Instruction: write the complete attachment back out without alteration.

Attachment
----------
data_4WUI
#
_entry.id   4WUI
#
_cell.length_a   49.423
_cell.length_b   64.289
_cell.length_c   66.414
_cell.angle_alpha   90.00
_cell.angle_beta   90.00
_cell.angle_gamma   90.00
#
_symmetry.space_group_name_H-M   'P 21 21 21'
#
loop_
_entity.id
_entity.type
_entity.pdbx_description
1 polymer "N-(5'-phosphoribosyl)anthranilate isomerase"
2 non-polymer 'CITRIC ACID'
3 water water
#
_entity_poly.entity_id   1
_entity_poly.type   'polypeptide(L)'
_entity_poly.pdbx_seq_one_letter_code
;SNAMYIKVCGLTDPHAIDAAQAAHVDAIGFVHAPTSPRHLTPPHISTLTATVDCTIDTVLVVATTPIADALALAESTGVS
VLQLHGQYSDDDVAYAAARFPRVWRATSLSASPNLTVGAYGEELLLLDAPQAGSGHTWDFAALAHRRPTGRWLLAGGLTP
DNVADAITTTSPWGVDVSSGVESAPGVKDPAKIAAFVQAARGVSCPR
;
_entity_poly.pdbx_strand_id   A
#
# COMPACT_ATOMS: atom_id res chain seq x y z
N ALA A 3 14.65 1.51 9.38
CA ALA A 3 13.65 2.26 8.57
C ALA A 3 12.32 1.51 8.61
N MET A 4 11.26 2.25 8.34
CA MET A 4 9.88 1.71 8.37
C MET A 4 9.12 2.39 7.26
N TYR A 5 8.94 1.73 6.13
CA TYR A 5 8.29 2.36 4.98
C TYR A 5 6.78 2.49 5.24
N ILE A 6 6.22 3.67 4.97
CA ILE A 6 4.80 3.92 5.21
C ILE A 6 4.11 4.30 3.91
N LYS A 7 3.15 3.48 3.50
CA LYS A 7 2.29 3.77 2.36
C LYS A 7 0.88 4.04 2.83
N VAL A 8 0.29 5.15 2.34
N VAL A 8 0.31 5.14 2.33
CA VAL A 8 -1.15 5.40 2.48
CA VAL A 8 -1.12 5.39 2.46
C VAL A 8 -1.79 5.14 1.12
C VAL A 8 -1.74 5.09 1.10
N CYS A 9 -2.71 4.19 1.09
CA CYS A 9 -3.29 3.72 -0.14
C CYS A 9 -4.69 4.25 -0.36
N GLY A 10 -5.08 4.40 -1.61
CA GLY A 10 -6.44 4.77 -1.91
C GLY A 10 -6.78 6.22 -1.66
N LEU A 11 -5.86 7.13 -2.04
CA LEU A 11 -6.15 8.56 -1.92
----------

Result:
data_4WUI
#
_entry.id   4WUI
#
_cell.length_a   49.423
_cell.length_b   64.289
_cell.length_c   66.414
_cell.angle_alpha   90.00
_cell.angle_beta   90.00
_cell.angle_gamma   90.00
#
_symmetry.space_group_name_H-M   'P 21 21 21'
#
loop_
_entity.id
_entity.type
_entity.pdbx_description
1 polymer "N-(5'-phosphoribosyl)anthranilate isomerase"
2 non-polymer 'CITRIC ACID'
3 water water
#
_entity_poly.entity_id   1
_entity_poly.type   'polypeptide(L)'
_entity_poly.pdbx_seq_one_letter_code
;SNAMYIKVCGLTDPHAIDAAQAAHVDAIGFVHAPTSPRHLTPPHISTLTATVDCTIDTVLVVATTPIADALALAESTGVS
VLQLHGQYSDDDVAYAAARFPRVWRATSLSASPNLTVGAYGEELLLLDAPQAGSGHTWDFAALAHRRPTGRWLLAGGLTP
DNVADAITTTSPWGVDVSSGVESAPGVKDPAKIAAFVQAARGVSCPR
;
_entity_poly.pdbx_strand_id   A
#
# COMPACT_ATOMS: atom_id res chain seq x y z
N ALA A 3 14.65 1.51 9.38
CA ALA A 3 13.65 2.26 8.57
C ALA A 3 12.32 1.51 8.61
N MET A 4 11.26 2.25 8.34
CA MET A 4 9.88 1.71 8.37
C MET A 4 9.12 2.39 7.26
N TYR A 5 8.94 1.73 6.13
CA TYR A 5 8.29 2.36 4.98
C TYR A 5 6.78 2.49 5.24
N ILE A 6 6.22 3.67 4.97
CA ILE A 6 4.80 3.92 5.21
C ILE A 6 4.11 4.30 3.91
N LYS A 7 3.15 3.48 3.50
CA LYS A 7 2.29 3.77 2.36
C LYS A 7 0.88 4.04 2.83
N VAL A 8 0.29 5.15 2.34
N VAL A 8 0.31 5.14 2.33
CA VAL A 8 -1.15 5.40 2.48
CA VAL A 8 -1.12 5.39 2.46
C VAL A 8 -1.79 5.14 1.12
C VAL A 8 -1.74 5.09 1.10
N CYS A 9 -2.71 4.19 1.09
CA CYS A 9 -3.29 3.72 -0.14
C CYS A 9 -4.69 4.25 -0.36
N GLY A 10 -5.08 4.40 -1.61
CA GLY A 10 -6.44 4.77 -1.91
C GLY A 10 -6.78 6.22 -1.66
N LEU A 11 -5.86 7.13 -2.04
CA LEU A 11 -6.15 8.56 -1.92